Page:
Tired of huapango? Fed up with… merequetengue? Then by all means avoid “Mi Son” (suggested title: “Sonrisa Saxy”) by Azierto Norte. It’s another galloping 6/8 instrumental with tricky internal rhythms and those rarest of all beasts: bajo sexto solos. And whatever you do, stay away from San Luis Potosí natives Conjunto Águila Real and their dark “Huapango El Pisteador” (aka “Sax y Tequila”), which, with a few changes in timbre, could pass for a British folk-prog instrumental from the early ’70s. Other points in its favor: the rad sections where the accordion plays lightning fast triplets over the slower sax melody, and a dramatic ending on what they call in music school the “James Bond chord.” Pick to Click!

Continue reading “Yo Quiero Tu… ¿Huapango? (junio 2017)”

Who Played It Better: Ariel Camacho or These Dudes?

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First, the moment we’ve all been waiting for: a crap recording of Roberto Tapia’s new banda single “No Valoraste.” It’s trad and jubilant. You’re welcome.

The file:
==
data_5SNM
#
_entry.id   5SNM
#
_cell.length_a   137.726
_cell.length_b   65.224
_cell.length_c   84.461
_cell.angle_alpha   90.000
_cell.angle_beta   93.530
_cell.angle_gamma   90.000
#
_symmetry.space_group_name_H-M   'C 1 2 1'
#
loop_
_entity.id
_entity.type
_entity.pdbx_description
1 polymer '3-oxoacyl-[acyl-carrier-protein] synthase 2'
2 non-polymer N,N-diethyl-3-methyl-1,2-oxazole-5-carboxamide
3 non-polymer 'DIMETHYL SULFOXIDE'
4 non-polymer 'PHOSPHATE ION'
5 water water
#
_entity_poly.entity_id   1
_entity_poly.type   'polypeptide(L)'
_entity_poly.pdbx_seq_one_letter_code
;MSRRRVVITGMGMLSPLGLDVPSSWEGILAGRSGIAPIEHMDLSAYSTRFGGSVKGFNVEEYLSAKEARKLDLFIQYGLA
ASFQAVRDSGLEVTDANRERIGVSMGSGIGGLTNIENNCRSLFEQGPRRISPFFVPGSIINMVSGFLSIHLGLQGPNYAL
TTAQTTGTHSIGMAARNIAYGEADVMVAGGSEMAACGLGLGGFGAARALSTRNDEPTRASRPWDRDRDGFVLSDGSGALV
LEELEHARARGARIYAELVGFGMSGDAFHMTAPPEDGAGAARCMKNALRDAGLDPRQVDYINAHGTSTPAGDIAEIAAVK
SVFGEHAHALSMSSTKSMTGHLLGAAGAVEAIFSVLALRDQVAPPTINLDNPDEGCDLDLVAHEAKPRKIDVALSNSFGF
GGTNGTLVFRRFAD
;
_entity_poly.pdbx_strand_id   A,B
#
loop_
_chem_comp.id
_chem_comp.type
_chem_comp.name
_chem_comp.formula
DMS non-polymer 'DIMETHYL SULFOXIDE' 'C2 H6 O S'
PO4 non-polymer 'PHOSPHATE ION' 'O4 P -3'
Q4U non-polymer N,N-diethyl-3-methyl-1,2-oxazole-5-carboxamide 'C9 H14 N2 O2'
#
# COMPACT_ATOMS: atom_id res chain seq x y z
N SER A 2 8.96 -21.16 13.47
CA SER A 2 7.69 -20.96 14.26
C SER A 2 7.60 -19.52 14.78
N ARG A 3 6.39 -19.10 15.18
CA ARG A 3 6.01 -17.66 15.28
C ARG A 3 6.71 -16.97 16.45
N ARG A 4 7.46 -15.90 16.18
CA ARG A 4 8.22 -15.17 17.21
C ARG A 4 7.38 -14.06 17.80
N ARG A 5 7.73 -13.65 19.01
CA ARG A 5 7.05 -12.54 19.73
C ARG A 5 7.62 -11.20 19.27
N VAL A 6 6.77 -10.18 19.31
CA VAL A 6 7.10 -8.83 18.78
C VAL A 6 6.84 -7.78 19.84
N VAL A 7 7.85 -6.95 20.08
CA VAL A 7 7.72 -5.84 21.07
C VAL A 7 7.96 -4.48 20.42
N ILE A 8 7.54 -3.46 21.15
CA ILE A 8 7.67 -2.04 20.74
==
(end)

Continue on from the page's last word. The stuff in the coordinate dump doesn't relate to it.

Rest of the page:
But now it’s time for a new, probably never-to-recur NorteñoBlog feature called “Who Played It Better: Ariel Camacho or These Dudes?” Ariel Camacho, you’ll remember, has been a favorite of the blog ever since I heard his excellent El Karma album at the beginning of the year. He played the requinto guitar — tuned higher than normal, prone to virtuoso displays — and led a band, Los Plebes del Rancho, that also included a rhythm guitar and a tuba. Omar Burgos’s tuba managed to function as bass, percussion, and lead instrument all at once. Then in February Camacho died in a car accident at the way-too-young age of 22. Tributes followed, and outpourings of grief, and — this is where our new feature comes in — bitings of his post-Sierreño style.

So I ask you, loyal NorteñoBlog reader: WHO PLAYED IT BETTER?

Continue reading “Who Played It Better: Ariel Camacho or These Dudes?”